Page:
“What will happen if a living animal is put into the acoustic field? Will it also be stably levitated?", asked researcher Wenjun Xie, a materials physicist at Northwestern Polytechnical University.
Xie and his colleagues employed an ultrasound emitter and reflector that generated a sound pressure field between them. The emitter produced roughly 20-millimeter-wavelength sounds, meaning it could in theory levitate objects half that wavelength or less.
After the investigators got the ultrasound field going, they used tweezers to carefully place animals between the emitter and reflector. The scientists found they could float ants, beetles, spiders, ladybugs, bees, tadpoles and fish up to a little more than a third of an inch long in midair. When they levitated the fish and tadpole, the researchers added water to the ultrasound field every minute via syringe.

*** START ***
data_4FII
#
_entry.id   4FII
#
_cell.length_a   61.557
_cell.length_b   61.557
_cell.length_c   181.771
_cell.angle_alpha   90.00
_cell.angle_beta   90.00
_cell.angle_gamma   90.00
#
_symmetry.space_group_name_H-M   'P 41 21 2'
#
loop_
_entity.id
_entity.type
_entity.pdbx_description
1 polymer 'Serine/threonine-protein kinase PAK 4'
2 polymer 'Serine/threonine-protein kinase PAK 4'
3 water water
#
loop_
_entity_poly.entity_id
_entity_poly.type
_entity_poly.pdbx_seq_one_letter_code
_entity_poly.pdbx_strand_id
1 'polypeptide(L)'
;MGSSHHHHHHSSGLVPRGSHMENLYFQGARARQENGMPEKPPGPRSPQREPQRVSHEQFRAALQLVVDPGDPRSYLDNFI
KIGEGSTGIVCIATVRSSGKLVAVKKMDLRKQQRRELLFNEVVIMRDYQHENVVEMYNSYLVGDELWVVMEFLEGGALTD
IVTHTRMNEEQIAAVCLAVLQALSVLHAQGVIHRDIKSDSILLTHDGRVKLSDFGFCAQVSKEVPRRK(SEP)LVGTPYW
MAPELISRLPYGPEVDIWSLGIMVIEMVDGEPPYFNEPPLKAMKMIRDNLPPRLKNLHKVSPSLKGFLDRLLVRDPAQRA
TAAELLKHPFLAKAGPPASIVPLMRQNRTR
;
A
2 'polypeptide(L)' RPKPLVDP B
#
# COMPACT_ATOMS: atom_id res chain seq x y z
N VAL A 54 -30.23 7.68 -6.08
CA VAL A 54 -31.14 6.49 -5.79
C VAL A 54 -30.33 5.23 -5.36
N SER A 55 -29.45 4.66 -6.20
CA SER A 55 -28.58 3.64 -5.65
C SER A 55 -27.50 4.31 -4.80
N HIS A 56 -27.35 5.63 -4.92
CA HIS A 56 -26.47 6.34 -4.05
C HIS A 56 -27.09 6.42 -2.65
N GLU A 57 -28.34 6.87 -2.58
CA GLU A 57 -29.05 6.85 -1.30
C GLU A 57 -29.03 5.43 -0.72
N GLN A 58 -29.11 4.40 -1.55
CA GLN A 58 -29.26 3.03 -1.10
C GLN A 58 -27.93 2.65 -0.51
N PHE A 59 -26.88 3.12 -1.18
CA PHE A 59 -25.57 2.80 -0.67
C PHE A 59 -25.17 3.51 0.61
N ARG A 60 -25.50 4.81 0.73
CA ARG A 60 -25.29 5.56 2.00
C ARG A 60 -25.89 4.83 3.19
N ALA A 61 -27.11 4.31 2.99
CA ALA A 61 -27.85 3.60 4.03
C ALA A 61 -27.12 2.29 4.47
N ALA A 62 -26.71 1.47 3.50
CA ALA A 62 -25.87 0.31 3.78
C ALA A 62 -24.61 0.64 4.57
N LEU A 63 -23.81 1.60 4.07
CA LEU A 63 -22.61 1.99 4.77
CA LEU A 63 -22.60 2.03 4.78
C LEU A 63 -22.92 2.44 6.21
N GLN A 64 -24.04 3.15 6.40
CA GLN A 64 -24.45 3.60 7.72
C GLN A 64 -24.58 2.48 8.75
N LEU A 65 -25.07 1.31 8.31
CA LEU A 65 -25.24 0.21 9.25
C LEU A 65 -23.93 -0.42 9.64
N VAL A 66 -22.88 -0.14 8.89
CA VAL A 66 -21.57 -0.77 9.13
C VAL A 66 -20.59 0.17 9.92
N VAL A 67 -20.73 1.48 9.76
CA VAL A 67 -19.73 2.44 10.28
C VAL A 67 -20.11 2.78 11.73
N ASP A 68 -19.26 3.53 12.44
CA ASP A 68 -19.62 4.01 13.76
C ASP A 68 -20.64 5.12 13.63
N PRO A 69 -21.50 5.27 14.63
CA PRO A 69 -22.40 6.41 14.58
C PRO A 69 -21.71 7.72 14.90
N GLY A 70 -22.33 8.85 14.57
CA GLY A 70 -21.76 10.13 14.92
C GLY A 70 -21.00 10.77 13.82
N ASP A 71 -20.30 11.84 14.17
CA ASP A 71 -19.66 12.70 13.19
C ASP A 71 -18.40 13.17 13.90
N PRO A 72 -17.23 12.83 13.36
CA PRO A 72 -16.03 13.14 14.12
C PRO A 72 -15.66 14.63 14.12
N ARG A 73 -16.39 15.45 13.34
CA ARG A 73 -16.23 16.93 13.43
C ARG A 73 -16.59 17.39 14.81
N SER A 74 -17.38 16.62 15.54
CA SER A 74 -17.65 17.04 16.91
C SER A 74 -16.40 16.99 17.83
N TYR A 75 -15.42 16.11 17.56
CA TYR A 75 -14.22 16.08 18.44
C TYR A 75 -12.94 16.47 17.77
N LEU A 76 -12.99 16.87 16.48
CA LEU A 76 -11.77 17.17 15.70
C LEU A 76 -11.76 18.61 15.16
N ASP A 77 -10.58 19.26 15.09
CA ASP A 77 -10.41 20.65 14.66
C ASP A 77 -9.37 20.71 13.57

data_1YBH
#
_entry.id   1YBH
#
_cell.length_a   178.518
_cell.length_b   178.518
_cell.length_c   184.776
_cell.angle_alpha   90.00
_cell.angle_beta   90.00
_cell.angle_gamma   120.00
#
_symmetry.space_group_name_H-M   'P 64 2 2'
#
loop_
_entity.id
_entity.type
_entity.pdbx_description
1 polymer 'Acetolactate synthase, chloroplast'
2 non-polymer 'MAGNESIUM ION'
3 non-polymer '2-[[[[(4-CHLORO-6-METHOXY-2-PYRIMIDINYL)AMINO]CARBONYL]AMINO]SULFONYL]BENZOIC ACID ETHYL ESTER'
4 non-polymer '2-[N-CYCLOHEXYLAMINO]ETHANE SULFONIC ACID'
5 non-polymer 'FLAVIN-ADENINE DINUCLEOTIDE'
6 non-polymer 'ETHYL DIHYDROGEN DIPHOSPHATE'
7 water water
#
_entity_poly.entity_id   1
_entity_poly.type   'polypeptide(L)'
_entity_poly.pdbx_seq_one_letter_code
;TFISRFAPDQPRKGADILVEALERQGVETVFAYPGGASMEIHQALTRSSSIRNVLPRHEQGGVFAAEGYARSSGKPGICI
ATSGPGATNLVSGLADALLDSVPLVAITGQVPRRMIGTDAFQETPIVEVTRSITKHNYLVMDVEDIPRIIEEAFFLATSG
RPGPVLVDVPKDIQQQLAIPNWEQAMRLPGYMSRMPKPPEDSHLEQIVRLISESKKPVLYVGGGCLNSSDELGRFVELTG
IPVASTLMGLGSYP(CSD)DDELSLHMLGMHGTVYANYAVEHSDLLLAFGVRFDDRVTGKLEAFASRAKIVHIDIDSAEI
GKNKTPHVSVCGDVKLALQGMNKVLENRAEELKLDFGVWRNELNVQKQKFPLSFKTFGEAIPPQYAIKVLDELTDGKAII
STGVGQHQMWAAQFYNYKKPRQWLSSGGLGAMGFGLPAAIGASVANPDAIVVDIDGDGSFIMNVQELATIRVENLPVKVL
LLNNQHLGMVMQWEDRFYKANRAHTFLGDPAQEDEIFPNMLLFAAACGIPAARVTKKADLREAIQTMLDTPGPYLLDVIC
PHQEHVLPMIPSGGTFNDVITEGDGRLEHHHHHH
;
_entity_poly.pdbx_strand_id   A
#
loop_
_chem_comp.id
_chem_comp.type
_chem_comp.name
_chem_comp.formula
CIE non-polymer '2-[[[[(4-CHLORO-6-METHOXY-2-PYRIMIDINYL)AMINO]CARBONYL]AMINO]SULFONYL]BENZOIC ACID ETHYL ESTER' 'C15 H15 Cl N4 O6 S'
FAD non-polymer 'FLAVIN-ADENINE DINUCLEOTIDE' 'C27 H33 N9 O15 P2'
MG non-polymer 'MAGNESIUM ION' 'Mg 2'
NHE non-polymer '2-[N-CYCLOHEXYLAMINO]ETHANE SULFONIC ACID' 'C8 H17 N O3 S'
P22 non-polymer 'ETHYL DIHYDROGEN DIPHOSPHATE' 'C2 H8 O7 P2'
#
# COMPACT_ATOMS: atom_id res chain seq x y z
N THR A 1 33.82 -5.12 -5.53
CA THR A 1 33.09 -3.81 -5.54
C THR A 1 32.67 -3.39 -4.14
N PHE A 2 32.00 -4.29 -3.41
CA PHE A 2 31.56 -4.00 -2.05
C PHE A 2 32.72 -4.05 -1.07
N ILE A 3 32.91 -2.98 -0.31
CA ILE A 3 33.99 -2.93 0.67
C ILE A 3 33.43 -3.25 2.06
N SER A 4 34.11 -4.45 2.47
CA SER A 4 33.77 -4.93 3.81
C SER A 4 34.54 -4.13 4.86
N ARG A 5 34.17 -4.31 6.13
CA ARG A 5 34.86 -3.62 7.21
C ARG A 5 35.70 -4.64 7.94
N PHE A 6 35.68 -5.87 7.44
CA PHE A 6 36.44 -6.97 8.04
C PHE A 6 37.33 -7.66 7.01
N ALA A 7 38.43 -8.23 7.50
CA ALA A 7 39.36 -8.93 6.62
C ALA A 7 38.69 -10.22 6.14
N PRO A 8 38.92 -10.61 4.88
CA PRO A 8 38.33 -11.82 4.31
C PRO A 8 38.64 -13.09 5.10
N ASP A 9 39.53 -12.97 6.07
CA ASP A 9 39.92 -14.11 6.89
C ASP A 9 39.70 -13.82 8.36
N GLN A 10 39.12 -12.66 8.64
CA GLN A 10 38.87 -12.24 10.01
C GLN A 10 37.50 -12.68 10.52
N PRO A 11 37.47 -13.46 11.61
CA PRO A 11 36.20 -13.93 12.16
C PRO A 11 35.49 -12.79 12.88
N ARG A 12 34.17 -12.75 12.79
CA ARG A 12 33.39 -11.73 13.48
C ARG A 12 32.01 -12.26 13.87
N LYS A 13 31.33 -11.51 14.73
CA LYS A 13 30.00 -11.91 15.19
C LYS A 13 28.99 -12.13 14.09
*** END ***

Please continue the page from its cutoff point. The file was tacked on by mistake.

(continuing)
The levitated ant tried crawling in the air and struggled to escape by rapidly flexing its legs, although it generally failed because its feet find little purchase in the air. The ladybug tried flying away but also failed when the field was too strong to break away from.
The editors at Live Science note that acoustic levitation has been used for many years. Watch a video of a micro-gravity experiment for a NASA-related project done in 1987 by David Deak: